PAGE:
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Yes. But I use it via the Weaviate tex2vec-openai transformer. In my experience, I have received fairly consistent cosine similarity results. text-embedding-ada-002


Thanks @PaulBellow

I will say that RAG is indeed useful and in fact it’s the key to grounding the model and giving it memory. I’m assuming your task @joyasree78 is Q&A related and what you have to realize is that task is simply a compression problem.

The model will actually do a great job of answering almost any question but it needs to see the text with the answer in its context window. If you’re getting poor answers you’re likely not showing the model text that contains the answer.

I could go on and on about the flaws with current RAG techniques (I’m building a company to address them) but what I’d suggest is to look at the queries where the model came back with the wrong with a bad answer? Was the answer in the prompt text? The model sometimes misses things. It’s rare but they’re not perfect.

More often than not you’ll find that you’re simply not showing the model the text that contains the answer and this is when has to guess (hallucinate). The model always wants to answer you. That’s both it’s strength and it’s weakness because it’s a general purpose model that’s trying to cover a wide range of scenarios.


Just saw this, so very late reply. IMHO ‘traditional’ RAG is great for answering short questions when the answer is buried in a single chunk.
Where it fails is in providing an ‘integrated view’ of a topic or field from a collection of sources. I believe next-gen Augmented LLMs will build more sophisticated background stores, not relying solely on embedding vectors of original document text segments. My current architecture uses a lattice of document/document-section clusters, with relevant abstractions of information at each node, down to actual individual document-sections. Anyone know of others working on things like this?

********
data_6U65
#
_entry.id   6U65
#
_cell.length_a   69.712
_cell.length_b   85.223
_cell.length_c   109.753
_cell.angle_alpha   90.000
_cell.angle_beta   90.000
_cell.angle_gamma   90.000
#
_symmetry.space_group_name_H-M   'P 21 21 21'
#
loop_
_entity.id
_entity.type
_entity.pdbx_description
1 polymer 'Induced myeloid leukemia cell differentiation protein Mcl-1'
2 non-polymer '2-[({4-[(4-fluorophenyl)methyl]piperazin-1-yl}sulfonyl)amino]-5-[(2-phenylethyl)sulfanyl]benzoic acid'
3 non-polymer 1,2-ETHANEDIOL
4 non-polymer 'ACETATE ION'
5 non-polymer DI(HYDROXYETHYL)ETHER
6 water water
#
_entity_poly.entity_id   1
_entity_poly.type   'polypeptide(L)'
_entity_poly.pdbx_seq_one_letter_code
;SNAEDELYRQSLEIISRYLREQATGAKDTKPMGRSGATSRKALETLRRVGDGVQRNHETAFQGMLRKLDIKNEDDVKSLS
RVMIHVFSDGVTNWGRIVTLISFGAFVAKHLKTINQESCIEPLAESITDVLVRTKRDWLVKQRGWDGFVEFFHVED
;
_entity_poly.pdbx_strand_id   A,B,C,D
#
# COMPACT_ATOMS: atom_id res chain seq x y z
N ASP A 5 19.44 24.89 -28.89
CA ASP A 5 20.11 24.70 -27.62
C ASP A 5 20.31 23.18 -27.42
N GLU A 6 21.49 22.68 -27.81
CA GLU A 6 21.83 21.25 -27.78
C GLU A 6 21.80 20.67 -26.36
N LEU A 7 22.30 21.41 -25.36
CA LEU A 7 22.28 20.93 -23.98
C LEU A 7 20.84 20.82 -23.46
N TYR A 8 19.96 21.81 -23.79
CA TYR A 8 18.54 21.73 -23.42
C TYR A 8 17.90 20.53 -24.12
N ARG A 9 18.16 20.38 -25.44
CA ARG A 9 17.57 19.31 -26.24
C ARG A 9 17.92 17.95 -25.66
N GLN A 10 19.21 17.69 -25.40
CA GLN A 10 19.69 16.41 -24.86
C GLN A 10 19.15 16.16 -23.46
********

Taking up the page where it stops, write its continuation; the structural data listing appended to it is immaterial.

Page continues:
Not quite the same thing, but I’m using my scaffolding to create networks of AI guides that call each other as functions, and dividing up large documents so that each guide has only one piece of the context, plus instructions on which guides to call for more information. Early tests focused on extremely simple examples—specialized guides have the “secret word” or “secret number,” and the root guide knows about them and can call on them.

For the rest of this week, I’ll be testing with a relatively short book, broken into chapters, with each “branch” guide having access to just one chapter and the root guide having access to the table of contents, index, and introduction, and a list of keywords as part of the description for each chapter. I’ll whip up a specialist guide that is focused on generating keywords automatically.

The theory here is that any one guide would get overwhelmed by too much context, so having a network of guides that each have limited context, connected by a root guide that knows how to call for support, will outperform a single guide that has the full context, even if it should theoretically fit within its context window.


Here is my take on it. The intention behind RAG is excellent - Use LLM to answer questions on the external data it was not trained on. In fact, I have implemented a quick toy RAG based chatbot using LlamaIndex, fed four PDF documents that were definitely used for training the LLM (gemini-pro) and the chatbot answered five out of seven questions correctly.